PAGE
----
Hydrotherapy treatment involves the use of unique properties in water to achieve therapeutic benefits.
Hydrotherapy treatment, or the use of water to treat disease or symptoms, is a practice dating as far back as 4500 BC.
In ancient Roman culture, bathhouses were a vital component of public life. Their popularity continued through the centuries, spreading through Europe in the 17th and 18th centuries before crossing the Atlantic to the United States in the mid-1700s.
Today, the most popular American bathhouses can be found in Arkansas and Colorado, but hydrotherapy treatment has far evolved past baths or spas.
Related: Aquatic Therapy Program Design
Types of hydrotherapy treatment
Hydrotherapy can be provided in various forms:
- Whirlpool or aquatic therapy: This is a type of hydrotherapy that a physical therapist or aquatic therapist will provide. A therapist may use different positions or directions depending on the results he or she wants to achieve.
- Contrast bath: As the name suggests, this is using cold and hot water baths alternatively. Contrast baths are proven to reduce pain, swelling, and inflammation.
- Hydro-massage: Hydro-massage often uses high pressure jets. This helps in pain reduction as well as relaxation.
- Spas: Spas can involve baths, pools, showers, or whirlpools. They are usually unsupervised and can be used for recreational purposes.
- Kneipp System: Named after its designer, Father Sebastain Kneipp, the Kneipp System uses different water temperatures with herbal and mineral baths. This has various health benefits in addition to a purifying diet or spiritual practice.
Principles of hydrotherapy
Hydrotherapy possesses several specialized traits. It can act as a treatment choice for either assistive or resistive force, made possible by the unique qualities of water.
- Buoyancy: As Archimedes famously articulated, the principle of buoyancy dictates that a body immersed in a liquid will experience an upward force equal to the weight of the displaced liquid. This is why the body feels less weight in water than on land. (Worth noting: this is also the principle behind hydrostatic weighing.) Water’s buoyancy can assist or resist with the exercises of the extremities. Changing the speed will either grade or change the exercise difficulty. In addition, the buoyancy of water is affected by postural alignment and the surface area immersed in the water.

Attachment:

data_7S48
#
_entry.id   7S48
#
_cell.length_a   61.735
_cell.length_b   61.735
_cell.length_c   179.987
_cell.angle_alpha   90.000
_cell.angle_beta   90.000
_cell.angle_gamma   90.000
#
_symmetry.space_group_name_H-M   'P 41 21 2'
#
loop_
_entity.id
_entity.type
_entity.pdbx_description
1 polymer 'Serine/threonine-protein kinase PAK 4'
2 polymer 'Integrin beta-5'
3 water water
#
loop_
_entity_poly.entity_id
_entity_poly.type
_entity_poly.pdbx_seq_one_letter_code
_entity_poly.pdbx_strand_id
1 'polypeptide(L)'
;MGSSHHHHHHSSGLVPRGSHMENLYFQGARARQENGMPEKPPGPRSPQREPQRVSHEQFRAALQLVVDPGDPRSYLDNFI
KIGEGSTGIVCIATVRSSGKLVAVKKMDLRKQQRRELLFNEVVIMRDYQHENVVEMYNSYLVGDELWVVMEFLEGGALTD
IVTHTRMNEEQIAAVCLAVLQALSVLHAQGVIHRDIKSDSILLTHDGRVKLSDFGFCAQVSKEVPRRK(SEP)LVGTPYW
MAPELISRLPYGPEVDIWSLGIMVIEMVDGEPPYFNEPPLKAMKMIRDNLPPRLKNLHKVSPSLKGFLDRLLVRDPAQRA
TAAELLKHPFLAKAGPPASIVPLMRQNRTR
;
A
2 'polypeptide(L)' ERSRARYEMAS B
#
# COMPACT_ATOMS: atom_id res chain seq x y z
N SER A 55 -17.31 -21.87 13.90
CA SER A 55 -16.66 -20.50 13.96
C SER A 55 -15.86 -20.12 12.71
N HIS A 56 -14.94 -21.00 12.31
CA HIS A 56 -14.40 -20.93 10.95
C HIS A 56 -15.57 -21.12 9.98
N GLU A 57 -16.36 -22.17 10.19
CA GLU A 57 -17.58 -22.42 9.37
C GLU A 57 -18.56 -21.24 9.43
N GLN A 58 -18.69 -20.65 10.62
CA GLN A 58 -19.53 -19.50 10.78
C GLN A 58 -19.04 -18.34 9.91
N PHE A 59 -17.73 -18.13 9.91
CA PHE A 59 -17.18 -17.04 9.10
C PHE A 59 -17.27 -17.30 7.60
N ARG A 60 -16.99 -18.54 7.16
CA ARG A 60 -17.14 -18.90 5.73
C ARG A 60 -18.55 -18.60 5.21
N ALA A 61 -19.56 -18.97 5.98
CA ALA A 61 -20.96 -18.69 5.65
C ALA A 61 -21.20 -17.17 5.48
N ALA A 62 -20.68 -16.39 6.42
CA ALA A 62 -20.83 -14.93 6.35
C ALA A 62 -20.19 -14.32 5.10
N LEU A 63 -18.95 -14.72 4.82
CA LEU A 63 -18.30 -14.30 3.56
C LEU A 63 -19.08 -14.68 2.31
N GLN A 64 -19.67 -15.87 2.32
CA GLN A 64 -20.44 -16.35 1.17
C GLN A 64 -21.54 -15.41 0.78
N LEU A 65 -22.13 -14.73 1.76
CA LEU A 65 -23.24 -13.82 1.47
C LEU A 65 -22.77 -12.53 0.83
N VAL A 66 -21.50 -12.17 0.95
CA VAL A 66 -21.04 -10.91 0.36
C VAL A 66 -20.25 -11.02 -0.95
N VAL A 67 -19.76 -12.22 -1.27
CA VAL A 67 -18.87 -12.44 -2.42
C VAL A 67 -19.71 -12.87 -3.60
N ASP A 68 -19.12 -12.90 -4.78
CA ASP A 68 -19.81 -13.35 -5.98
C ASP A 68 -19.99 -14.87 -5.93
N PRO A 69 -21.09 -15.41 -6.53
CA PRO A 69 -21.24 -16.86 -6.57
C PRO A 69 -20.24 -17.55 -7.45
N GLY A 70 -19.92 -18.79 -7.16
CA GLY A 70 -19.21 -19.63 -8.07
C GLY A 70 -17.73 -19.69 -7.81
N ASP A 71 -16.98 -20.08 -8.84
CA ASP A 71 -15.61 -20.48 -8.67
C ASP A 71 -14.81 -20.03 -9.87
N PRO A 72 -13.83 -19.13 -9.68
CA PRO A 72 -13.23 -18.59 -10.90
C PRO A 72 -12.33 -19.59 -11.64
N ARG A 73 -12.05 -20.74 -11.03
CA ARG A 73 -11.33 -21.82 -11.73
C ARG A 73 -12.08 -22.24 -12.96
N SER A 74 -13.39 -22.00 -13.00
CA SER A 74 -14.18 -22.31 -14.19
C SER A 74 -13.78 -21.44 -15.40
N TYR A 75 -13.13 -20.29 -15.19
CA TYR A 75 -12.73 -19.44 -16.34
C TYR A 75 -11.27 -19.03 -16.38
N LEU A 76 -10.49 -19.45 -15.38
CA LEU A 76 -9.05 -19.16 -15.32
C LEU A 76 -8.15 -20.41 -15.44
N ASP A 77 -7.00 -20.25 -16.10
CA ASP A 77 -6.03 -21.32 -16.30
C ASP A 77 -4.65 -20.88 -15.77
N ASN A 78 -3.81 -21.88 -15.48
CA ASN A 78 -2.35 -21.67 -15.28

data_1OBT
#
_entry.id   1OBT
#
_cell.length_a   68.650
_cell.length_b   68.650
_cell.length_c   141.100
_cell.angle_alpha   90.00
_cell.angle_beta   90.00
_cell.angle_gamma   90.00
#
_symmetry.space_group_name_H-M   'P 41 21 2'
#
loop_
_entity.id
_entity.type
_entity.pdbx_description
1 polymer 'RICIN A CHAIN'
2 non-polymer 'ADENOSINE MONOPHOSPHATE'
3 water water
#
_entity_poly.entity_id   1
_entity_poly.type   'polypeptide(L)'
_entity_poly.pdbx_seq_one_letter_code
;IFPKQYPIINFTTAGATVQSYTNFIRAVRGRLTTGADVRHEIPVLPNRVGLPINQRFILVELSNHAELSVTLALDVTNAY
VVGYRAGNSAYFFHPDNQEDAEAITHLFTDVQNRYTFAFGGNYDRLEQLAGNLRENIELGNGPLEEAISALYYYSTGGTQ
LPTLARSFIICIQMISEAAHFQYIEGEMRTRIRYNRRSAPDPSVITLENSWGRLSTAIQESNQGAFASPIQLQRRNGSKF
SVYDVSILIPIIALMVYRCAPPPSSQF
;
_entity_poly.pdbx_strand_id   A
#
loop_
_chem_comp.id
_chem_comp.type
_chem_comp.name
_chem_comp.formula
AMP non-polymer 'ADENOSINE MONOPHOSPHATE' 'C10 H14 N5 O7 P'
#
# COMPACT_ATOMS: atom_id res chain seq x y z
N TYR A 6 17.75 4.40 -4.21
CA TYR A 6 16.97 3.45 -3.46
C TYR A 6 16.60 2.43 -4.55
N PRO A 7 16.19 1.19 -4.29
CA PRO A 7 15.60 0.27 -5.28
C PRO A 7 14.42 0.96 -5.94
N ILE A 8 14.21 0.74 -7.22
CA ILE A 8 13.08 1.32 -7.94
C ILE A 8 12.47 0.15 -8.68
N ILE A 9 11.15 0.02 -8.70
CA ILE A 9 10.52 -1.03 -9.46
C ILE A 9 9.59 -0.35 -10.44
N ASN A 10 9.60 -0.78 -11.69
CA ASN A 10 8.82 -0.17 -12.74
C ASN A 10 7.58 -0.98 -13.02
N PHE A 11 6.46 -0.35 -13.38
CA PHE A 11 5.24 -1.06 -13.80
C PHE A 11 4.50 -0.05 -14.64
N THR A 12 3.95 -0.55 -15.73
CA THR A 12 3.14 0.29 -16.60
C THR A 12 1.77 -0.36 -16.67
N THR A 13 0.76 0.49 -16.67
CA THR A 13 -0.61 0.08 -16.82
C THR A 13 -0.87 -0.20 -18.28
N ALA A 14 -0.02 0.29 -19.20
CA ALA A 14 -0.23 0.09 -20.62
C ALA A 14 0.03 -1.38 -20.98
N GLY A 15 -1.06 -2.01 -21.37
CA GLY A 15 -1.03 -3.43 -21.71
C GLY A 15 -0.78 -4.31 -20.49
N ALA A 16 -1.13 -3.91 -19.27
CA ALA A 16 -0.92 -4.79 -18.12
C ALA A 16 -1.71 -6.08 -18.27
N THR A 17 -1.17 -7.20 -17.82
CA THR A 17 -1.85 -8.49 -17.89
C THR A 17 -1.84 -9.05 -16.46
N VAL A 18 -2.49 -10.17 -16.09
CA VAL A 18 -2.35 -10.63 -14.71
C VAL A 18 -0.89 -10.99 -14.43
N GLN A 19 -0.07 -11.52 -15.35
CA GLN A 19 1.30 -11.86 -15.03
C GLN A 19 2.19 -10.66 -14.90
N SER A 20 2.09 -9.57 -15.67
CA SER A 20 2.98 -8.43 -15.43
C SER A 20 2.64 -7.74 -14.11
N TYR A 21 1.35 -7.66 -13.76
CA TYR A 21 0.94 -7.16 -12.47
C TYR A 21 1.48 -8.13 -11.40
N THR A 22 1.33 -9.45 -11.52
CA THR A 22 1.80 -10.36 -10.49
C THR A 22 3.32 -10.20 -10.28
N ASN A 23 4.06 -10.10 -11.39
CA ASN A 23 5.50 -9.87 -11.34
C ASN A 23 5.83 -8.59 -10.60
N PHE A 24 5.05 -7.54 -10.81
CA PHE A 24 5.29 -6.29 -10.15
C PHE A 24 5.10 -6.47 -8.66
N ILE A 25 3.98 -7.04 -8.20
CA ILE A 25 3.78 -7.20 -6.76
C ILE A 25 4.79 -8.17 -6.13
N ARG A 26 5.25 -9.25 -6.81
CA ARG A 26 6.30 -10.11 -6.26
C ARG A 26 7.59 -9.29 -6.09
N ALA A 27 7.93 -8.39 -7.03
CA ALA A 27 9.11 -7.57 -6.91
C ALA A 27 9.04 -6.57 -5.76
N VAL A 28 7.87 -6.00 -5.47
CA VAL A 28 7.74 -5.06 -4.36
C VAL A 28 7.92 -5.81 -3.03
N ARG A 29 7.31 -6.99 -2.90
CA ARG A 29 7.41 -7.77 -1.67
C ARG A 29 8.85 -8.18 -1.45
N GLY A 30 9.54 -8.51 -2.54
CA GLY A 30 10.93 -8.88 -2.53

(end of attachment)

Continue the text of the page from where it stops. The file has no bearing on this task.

- Hydrostatic pressure: A perpendicular pressure against the surface of the body exerted by water is called hydrostatic pressure. This pressure increases as the depth and density of the liquid increases. This is why a motion is performed more easily near the surface of the water than at greater depths.
- Cohesion: Water molecules have a tendency to attract each other, or cohere. This cohesion causes an increase in resistance to the range of motion compared to that of the air.
- Viscosity: Viscosity is a measure of a liquid’s resistance to deformation at a given rate. It defines the liquid’s internal friction as determined by its speed. In other words, the higher the speed, the higher the viscosity, and thus, the higher the resistance to the movement. Furthermore, the shape of the object (the body) also affects viscosity. A larger or more spread-out object faces greater resistance to motion in the water.
Hydrotherapy is useful in the treatment of:
- Management of acute or chronic pain
- Rehabilitation for pre- and post-joint replacement surgery
- Relieve arthritis pain
- Improve muscle flexibility
- Improve range of motion
- Improve strength via resistance training
- Weight loss
- Reduce muscle spasm
- Fight fatigue
- Aid in relaxation and lower stress levels
Additionally, hydrotherapy is a good alternative to vigorous exercise during pregnancy and can help with labor pains during childbirth (water birth).
Related: Aquatic Training for Recovery
Despite its benefits, hydrotherapy is not for everyone. Hydrotherapy should be avoided in cases where the patient has open wounds, an active infection, altered sensation, poor balance, heat or cold intolerance, or hydrophobia.
This article was adapted from our sister site, Elite Learning.